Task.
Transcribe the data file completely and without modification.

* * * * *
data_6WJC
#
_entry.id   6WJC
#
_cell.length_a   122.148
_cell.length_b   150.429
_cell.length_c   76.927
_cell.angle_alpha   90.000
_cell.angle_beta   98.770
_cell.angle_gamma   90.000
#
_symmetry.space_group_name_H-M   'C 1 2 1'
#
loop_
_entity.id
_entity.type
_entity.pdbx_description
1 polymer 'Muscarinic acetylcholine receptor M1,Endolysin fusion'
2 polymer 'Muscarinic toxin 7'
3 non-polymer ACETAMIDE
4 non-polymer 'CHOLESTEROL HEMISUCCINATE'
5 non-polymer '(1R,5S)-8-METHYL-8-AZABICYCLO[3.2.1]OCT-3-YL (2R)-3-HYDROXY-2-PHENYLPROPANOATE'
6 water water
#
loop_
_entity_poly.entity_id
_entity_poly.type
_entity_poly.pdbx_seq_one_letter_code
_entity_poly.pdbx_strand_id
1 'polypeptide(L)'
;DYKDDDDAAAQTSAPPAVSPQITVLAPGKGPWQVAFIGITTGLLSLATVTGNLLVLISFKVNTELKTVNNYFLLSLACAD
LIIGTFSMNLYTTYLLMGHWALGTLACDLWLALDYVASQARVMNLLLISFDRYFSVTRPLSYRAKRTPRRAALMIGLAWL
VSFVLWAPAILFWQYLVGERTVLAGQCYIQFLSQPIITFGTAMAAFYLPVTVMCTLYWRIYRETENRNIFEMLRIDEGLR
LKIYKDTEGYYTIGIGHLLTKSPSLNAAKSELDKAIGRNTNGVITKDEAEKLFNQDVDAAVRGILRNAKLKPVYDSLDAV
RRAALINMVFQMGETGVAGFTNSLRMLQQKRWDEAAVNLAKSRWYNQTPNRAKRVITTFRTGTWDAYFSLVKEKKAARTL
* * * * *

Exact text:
data_6WJC
#
_entry.id   6WJC
#
_cell.length_a   122.148
_cell.length_b   150.429
_cell.length_c   76.927
_cell.angle_alpha   90.000
_cell.angle_beta   98.770
_cell.angle_gamma   90.000
#
_symmetry.space_group_name_H-M   'C 1 2 1'
#
loop_
_entity.id
_entity.type
_entity.pdbx_description
1 polymer 'Muscarinic acetylcholine receptor M1,Endolysin fusion'
2 polymer 'Muscarinic toxin 7'
3 non-polymer ACETAMIDE
4 non-polymer 'CHOLESTEROL HEMISUCCINATE'
5 non-polymer '(1R,5S)-8-METHYL-8-AZABICYCLO[3.2.1]OCT-3-YL (2R)-3-HYDROXY-2-PHENYLPROPANOATE'
6 water water
#
loop_
_entity_poly.entity_id
_entity_poly.type
_entity_poly.pdbx_seq_one_letter_code
_entity_poly.pdbx_strand_id
1 'polypeptide(L)'
;DYKDDDDAAAQTSAPPAVSPQITVLAPGKGPWQVAFIGITTGLLSLATVTGNLLVLISFKVNTELKTVNNYFLLSLACAD
LIIGTFSMNLYTTYLLMGHWALGTLACDLWLALDYVASQARVMNLLLISFDRYFSVTRPLSYRAKRTPRRAALMIGLAWL
VSFVLWAPAILFWQYLVGERTVLAGQCYIQFLSQPIITFGTAMAAFYLPVTVMCTLYWRIYRETENRNIFEMLRIDEGLR
LKIYKDTEGYYTIGIGHLLTKSPSLNAAKSELDKAIGRNTNGVITKDEAEKLFNQDVDAAVRGILRNAKLKPVYDSLDAV
RRAALINMVFQMGETGVAGFTNSLRMLQQKRWDEAAVNLAKSRWYNQTPNRAKRVITTFRTGTWDAYFSLVKEKKAARTL